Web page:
W3C home > Mailing lists > Public > www-html@w3.org > January 2000

RE: Embed attribute for LINK element

From: Dave J Woolley <DJW@bts.co.uk>
Date: Tue, 18 Jan 2000 13:19:28 -0000
Message-ID: <81E4A2BC03CED111845100104B62AFB53F3F94@stagecoach.bts.co.uk>
To: "'www-html@w3.org'" <www-html@w3.org>
> From:	Matthew Brealey [SMTP:thelawnet@yahoo.com]
> 
> They can see it, but they won't be able to appreciate all the styles in
> the style sheet - if they view a fully strict page offline without the
> style sheet, it will look very ugly - no line heights, no margins, no
> colour, etc. You can't surely be suggesting that this is satisfactory.
> 
	He doesn't mean syntactically correct, he means
	semantically correct as well, e.g.

	<H1>Top Level Heading</H1>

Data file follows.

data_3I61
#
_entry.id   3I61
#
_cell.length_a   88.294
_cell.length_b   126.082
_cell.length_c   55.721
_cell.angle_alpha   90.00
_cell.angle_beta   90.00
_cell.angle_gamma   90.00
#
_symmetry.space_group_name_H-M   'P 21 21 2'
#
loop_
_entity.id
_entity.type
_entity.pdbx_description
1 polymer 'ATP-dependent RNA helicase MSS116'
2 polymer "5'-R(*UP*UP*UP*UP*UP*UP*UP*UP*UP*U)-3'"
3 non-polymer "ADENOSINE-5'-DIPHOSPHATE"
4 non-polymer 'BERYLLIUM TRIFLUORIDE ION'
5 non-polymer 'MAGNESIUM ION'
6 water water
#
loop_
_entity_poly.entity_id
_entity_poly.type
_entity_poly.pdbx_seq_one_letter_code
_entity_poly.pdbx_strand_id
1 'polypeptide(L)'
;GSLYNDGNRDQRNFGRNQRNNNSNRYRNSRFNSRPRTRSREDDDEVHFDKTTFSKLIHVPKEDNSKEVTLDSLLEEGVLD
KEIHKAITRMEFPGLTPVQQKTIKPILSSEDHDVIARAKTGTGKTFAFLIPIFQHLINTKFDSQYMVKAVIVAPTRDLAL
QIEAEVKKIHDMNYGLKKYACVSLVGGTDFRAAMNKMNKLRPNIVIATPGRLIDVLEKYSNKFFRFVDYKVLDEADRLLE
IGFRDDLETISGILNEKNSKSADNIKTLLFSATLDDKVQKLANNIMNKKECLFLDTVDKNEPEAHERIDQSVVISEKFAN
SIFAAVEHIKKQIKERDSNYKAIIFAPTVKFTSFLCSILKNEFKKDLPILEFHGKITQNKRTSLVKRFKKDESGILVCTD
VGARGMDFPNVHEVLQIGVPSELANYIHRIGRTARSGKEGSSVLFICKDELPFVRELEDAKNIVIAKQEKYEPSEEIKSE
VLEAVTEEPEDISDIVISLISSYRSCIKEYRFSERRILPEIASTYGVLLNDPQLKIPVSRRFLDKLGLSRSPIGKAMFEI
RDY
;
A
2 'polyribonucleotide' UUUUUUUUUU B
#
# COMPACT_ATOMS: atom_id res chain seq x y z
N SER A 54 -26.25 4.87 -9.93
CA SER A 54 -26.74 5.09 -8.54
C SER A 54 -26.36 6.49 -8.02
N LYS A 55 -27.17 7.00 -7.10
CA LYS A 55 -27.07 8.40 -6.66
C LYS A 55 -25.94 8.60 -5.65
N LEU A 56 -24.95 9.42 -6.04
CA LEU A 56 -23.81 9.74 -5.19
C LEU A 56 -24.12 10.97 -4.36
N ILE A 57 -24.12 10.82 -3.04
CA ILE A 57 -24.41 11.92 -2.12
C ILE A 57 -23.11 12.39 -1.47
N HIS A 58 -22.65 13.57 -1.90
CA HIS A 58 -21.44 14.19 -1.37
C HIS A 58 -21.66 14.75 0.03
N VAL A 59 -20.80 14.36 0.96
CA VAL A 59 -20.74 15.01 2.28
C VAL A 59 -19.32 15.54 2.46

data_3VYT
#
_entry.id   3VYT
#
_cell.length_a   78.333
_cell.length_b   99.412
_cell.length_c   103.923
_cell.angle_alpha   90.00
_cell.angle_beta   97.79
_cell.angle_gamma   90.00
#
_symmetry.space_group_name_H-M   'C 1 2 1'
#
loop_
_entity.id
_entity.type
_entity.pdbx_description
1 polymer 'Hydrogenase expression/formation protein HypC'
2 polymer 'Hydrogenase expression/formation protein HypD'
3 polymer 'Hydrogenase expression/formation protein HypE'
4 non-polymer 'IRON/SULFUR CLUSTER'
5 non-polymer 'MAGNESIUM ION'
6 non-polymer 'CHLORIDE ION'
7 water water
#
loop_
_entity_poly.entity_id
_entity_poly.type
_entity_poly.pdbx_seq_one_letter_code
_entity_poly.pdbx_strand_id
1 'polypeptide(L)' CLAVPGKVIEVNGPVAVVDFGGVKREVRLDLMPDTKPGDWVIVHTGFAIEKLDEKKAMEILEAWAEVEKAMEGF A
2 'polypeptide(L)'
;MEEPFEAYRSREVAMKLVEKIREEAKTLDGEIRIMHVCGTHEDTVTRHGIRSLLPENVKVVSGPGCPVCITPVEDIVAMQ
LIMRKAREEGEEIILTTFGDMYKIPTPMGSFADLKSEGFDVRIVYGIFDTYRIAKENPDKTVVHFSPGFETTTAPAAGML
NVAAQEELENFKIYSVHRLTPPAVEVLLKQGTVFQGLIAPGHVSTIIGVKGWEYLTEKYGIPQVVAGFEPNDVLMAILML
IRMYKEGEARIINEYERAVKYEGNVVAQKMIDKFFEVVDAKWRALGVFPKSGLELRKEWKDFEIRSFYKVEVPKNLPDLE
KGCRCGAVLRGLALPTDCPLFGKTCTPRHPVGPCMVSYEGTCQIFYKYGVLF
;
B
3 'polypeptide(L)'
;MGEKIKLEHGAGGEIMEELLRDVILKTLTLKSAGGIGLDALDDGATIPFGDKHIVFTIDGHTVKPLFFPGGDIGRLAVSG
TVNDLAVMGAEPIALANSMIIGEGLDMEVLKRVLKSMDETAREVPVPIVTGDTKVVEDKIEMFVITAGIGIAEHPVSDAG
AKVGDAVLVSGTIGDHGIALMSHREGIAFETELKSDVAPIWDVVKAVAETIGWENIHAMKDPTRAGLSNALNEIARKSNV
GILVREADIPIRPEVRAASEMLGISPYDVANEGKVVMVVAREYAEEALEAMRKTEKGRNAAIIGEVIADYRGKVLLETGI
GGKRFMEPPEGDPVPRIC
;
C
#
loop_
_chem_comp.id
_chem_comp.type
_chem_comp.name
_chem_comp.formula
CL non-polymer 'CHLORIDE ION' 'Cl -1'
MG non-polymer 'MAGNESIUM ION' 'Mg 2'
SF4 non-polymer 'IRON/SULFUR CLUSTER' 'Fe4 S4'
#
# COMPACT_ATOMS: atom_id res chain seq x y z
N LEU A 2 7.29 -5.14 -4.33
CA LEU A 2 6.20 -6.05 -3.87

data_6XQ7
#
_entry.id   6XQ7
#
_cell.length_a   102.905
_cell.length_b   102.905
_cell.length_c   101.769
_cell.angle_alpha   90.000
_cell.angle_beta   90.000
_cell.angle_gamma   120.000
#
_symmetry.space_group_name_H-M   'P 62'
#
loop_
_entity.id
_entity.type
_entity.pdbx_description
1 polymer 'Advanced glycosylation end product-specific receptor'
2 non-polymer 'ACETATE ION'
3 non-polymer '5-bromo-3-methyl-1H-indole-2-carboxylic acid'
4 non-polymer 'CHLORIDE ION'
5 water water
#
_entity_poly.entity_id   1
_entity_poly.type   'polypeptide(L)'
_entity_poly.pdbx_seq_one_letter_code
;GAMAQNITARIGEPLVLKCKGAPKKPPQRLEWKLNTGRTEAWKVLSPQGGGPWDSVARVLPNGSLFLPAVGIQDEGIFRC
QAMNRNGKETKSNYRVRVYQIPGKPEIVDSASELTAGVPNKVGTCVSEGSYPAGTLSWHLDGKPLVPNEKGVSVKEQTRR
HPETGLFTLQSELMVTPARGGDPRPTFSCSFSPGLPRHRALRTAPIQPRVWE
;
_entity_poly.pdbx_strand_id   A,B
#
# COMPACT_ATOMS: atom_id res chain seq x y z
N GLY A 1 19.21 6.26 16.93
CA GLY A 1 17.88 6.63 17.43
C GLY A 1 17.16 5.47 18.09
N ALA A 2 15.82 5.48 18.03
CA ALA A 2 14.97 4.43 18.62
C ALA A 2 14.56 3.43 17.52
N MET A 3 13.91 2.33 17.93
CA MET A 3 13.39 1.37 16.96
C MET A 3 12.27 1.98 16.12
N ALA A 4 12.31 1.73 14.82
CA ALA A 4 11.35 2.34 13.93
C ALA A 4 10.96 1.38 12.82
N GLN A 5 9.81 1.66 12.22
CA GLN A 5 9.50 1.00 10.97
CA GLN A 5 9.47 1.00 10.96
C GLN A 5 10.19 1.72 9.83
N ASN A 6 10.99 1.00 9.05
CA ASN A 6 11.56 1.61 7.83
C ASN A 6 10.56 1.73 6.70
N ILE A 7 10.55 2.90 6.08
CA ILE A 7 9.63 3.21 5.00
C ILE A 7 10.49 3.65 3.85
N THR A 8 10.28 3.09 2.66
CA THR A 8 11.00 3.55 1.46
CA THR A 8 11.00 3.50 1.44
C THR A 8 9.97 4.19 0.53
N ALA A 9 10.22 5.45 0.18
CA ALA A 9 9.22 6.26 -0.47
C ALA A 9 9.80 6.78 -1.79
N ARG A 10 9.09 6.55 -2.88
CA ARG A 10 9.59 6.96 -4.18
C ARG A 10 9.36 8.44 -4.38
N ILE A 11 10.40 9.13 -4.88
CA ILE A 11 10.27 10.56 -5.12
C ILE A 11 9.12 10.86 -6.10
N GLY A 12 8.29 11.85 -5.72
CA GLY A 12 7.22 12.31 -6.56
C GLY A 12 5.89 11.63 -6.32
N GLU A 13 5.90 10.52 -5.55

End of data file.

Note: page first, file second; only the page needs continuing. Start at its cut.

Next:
not

	<P STYLE="TLH">Top Level Heading</P>

	or, more likely:

	<span style="font-family.....">Top Lwvel Heading</span><br>

	Such pages can work well text only, braille,
	or spoken.

	However, for 98% of authors, they are not going
	to get written.  Unfortunately those authors are 
	also the ones who are not going to provide the
	meta data to help the browser decide when to 
	snapshot the stylesheet.

	If the authoring tools add this information using
	heuristics, then the browser can do the same, and it
	better for the browser to do so.

	(Heights and fonts should not be a problem as the user
	can provide a style sheet which reflects how they can
	most easily read the content.  If they are sbsolutely
	essential, you should use a page description languague,
	like PDF, as you are waiving HTML's accessibility 
	advantages)
Received on Tuesday, 18 January 2000 08:23:04 GMT

This archive was generated by hypermail 2.2.0+W3C-0.50 : Tuesday, 27 March 2012 18:15:40 GMT